Geometry

300 BCE

Geometry

The book of science

Tom Sharp

Euclid geometry

Geometry

  • The character known as Euclid,
  • or Eukleidēs in the Greek,
  • wrote the textbook on mathematics,
  • laying out a system
  • based on definitions and axioms,
  • each theorem rigorously proven,
  • that established the logic
  • that all educated people studied
  • for twenty-three centuries.

Mastering

  • Euclid took from Plato
  • the use of definitions and axioms,
  • reworked theorems by Eudoxus of Cnidus,
  • perfected theorems by Theaetetus,
  • based the books of his Elements
  • on Pythagoras of Samos,
  • Hippocrates of Chios,
  • and other Pythagorean
  • or Athenian mathematicians,
  • but Euclid worked his borrowings
  • into a comprehensive deductive system
  • with his own rigorous proofs
  • so that today his name is synonymous
  • with . . . uh . . . Euclidean geometry.

Magnitudes

  • Euclid measured a line
  • only in relation to the length of another line.
  • He measured an angle
  • only in relation to the perpendicular.
  • He used positive numbers and fractions;
  • negative numbers were not geometrically meaningful.
  • Multiplication of two lengths
  • produced an area.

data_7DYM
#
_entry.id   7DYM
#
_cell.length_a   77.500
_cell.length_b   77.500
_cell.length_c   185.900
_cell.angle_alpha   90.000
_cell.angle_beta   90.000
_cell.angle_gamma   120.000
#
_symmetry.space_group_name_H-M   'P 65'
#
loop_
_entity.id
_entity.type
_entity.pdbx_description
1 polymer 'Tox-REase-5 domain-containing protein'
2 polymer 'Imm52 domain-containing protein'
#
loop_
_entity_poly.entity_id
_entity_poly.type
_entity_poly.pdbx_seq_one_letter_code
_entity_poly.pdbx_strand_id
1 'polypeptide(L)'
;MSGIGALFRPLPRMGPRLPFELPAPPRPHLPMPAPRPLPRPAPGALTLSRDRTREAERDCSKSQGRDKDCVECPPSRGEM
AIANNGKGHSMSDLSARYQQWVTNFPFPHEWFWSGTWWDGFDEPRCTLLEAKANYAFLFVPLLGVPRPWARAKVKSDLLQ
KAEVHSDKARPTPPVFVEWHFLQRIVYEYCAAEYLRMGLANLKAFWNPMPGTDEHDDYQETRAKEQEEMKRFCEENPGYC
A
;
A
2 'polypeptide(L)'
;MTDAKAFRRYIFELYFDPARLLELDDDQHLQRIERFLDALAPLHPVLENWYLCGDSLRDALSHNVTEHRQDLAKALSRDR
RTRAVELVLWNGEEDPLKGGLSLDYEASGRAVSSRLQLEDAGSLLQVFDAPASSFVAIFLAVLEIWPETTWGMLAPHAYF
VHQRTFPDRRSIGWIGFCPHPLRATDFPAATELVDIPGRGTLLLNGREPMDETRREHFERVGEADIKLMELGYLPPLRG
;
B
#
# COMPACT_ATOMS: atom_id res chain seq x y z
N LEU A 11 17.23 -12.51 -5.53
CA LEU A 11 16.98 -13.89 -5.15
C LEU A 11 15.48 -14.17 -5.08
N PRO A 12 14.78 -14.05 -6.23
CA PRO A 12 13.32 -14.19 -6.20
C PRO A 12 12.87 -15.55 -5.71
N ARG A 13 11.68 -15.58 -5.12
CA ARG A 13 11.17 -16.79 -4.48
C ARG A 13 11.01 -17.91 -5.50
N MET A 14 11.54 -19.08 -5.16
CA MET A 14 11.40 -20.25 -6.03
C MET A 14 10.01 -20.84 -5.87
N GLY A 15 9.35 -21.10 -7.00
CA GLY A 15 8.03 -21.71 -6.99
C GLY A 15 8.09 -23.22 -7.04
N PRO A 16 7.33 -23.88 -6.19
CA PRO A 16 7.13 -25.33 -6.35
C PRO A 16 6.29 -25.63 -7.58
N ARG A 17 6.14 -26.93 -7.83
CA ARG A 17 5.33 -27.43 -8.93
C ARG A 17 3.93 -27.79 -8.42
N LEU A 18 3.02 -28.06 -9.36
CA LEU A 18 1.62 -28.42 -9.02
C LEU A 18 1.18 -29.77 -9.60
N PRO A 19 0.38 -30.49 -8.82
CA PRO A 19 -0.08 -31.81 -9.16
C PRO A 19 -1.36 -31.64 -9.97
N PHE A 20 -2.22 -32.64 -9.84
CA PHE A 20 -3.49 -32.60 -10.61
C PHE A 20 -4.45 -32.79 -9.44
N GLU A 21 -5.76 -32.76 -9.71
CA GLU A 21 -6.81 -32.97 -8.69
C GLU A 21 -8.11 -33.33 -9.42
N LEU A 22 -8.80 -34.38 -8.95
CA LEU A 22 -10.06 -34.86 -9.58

• Numbers were more understandable as geometric quantities
  • than as Alexandrian numerals.

Elements

  • Letters (elements in the Greek)
  • label points in the diagrams
  • so that the text can simply reference them.
  1. That the signifier is not the signified dissolves in memory.
  2. Etymology persists as meaning.
  3. Your name becomes you.
  4. A smell can evoke everything.
  • When the magician or comedian points,
  • pay attention to the end of his finger.
  • (Ha ha. Just kidding!)

Euclidean geometry assumes parallel lines never intersect, which is true of latitudinal lines on a globe, but not true of longitudinal lines. Today we know that all space is curved. Einstein showed that physical space affected by gravity is non-Euclidean.

The first Greek to divide a circle into 360 degrees was Hipparchus.

Alexandrian numerals were similar to Roman numerals, an additive decimal system with values given to letters of the Greek alphabet. The Greek letter Epsilon (Ε) was 5; Nu (Ν) was 50; Phi (Φ) was 500, so that ΦΝΕ (added together) was 555.

See also in The book of science:

Readings on wikipedia: